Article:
Don't be shy; the community is very supportive to everyone, regardless of their level of experience. Be nice to people and give back from your own experience, when you have some.

    Publish it

    When you've thoroughly tested it, you can publish your game on itch.io, your website, social media, or the IF Community Forum.

    Before you open your game to the public, though, take a deep breath. If you receive good feedback during the testing, you may consider submitting your game to one of the several annual competitions for IF works. And there are plenty of them.

    The IF community is world-wide and buzzing. If you get hooked with IF, you will find that engaging with its community as a player, tester, or writer is a deeply rewarding experience.

    Conclusion

    Writing interactive fiction is a unique and satisfying process. It requires a lot of care and attention, as well as testing and rewriting-but what kind of writing doesn't?

    With its particularities, it can be a powerful means of self-expression. For many, it's a passionate hobby. For some, it has even led to careers in the game industry.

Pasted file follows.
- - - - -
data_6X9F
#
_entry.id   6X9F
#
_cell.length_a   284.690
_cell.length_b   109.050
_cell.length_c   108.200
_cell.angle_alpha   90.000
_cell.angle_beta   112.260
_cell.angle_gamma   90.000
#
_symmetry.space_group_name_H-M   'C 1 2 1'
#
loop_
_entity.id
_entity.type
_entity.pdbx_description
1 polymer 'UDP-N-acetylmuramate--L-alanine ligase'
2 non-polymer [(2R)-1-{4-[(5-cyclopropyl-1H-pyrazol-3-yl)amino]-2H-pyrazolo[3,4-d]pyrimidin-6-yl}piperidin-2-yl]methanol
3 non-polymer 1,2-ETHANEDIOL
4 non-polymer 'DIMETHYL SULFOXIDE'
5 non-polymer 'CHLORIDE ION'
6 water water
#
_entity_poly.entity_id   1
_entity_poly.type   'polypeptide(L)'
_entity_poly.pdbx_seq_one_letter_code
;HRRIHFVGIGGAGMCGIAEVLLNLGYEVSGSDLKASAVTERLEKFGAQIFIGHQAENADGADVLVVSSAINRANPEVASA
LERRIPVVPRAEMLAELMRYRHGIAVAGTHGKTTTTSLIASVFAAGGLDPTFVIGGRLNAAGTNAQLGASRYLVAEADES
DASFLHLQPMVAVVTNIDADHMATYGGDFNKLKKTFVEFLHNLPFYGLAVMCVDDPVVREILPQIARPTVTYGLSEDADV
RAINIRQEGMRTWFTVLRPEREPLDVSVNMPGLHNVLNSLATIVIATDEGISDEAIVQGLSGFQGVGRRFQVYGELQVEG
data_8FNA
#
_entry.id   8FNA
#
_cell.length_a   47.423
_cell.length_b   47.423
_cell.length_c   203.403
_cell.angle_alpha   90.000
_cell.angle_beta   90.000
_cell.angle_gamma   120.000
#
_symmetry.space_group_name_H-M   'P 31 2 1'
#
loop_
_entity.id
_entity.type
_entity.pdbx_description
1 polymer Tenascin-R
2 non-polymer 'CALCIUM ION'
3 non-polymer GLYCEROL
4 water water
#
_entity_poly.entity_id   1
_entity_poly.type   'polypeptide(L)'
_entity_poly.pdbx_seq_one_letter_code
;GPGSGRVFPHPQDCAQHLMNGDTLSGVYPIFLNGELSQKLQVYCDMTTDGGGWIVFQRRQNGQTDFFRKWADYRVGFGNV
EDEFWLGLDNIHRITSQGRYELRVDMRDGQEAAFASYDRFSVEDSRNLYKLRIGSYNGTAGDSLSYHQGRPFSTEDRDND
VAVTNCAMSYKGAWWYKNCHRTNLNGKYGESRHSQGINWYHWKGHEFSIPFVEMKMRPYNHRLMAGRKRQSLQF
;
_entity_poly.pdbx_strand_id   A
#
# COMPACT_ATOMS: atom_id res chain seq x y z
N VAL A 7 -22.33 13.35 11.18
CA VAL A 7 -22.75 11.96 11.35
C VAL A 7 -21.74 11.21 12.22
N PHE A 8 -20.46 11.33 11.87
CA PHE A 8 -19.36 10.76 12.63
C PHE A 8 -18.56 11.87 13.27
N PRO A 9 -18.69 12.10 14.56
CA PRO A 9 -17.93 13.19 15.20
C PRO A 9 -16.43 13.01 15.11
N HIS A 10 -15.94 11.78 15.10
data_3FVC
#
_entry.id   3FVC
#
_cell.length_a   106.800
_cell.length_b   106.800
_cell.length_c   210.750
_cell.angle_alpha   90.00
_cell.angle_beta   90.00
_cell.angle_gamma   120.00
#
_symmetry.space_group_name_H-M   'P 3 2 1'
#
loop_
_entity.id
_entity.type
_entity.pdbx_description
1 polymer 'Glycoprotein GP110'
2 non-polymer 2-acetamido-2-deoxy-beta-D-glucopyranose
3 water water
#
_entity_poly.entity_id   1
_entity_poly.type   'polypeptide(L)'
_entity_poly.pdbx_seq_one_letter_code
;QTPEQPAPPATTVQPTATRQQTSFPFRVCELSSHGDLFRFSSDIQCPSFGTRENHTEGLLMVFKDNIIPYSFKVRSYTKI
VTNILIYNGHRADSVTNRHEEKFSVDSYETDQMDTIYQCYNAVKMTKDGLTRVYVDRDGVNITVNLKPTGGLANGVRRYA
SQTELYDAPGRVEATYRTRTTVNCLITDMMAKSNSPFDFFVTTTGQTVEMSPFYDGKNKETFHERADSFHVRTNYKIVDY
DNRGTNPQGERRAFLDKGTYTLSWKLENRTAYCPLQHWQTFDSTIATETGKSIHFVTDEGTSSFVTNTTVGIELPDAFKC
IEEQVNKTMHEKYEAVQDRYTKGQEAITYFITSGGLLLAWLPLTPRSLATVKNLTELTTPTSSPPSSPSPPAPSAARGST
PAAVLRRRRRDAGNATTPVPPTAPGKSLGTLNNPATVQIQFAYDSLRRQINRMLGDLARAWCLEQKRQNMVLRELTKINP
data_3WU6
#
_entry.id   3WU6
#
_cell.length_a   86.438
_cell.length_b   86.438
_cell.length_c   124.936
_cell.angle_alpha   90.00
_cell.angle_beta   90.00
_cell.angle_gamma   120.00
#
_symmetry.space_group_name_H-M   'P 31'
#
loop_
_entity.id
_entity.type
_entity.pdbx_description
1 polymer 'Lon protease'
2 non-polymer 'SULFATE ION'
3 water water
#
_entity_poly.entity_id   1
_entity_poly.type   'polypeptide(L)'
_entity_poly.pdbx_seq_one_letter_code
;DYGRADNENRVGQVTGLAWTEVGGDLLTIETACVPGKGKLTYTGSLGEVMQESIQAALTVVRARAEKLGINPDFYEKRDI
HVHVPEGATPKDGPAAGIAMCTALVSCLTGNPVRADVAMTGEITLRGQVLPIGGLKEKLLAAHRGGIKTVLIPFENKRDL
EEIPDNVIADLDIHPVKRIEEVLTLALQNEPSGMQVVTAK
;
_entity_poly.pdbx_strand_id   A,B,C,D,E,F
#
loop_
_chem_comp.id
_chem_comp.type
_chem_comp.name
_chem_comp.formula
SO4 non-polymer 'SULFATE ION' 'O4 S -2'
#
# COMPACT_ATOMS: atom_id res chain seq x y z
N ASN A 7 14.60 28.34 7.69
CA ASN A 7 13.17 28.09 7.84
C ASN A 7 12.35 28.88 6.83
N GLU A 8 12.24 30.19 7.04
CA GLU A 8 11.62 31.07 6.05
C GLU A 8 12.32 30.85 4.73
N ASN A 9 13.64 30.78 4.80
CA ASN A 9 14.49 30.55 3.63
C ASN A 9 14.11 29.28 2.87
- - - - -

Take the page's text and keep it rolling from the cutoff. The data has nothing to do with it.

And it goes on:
If you haven't tried writing IF before, who knows? Maybe it unlocks a door inside you that you didn't know existed.

    And who knows what awaits to come out...


    Further material

    For more information on interactive fiction, you can dig deeper towards various directions. Here are only a few that you can start from:

    Gameshelf's episode on Modern Interactive Fiction, by and with Jason McIntosh.

    Get Lamp, a 90-minute documentary by Jason Scott, currently found on this semi-unofficial YouTube link.

    Writing IF, by Emily Short.

    IFDB: the Interactive Fiction DataBase.


    Giannis is a writer and story consultant focusing on subjects of narrative structure, theory, and technique. He is affiliated with the Arcweave brand.

Comments

comments powered by Disqus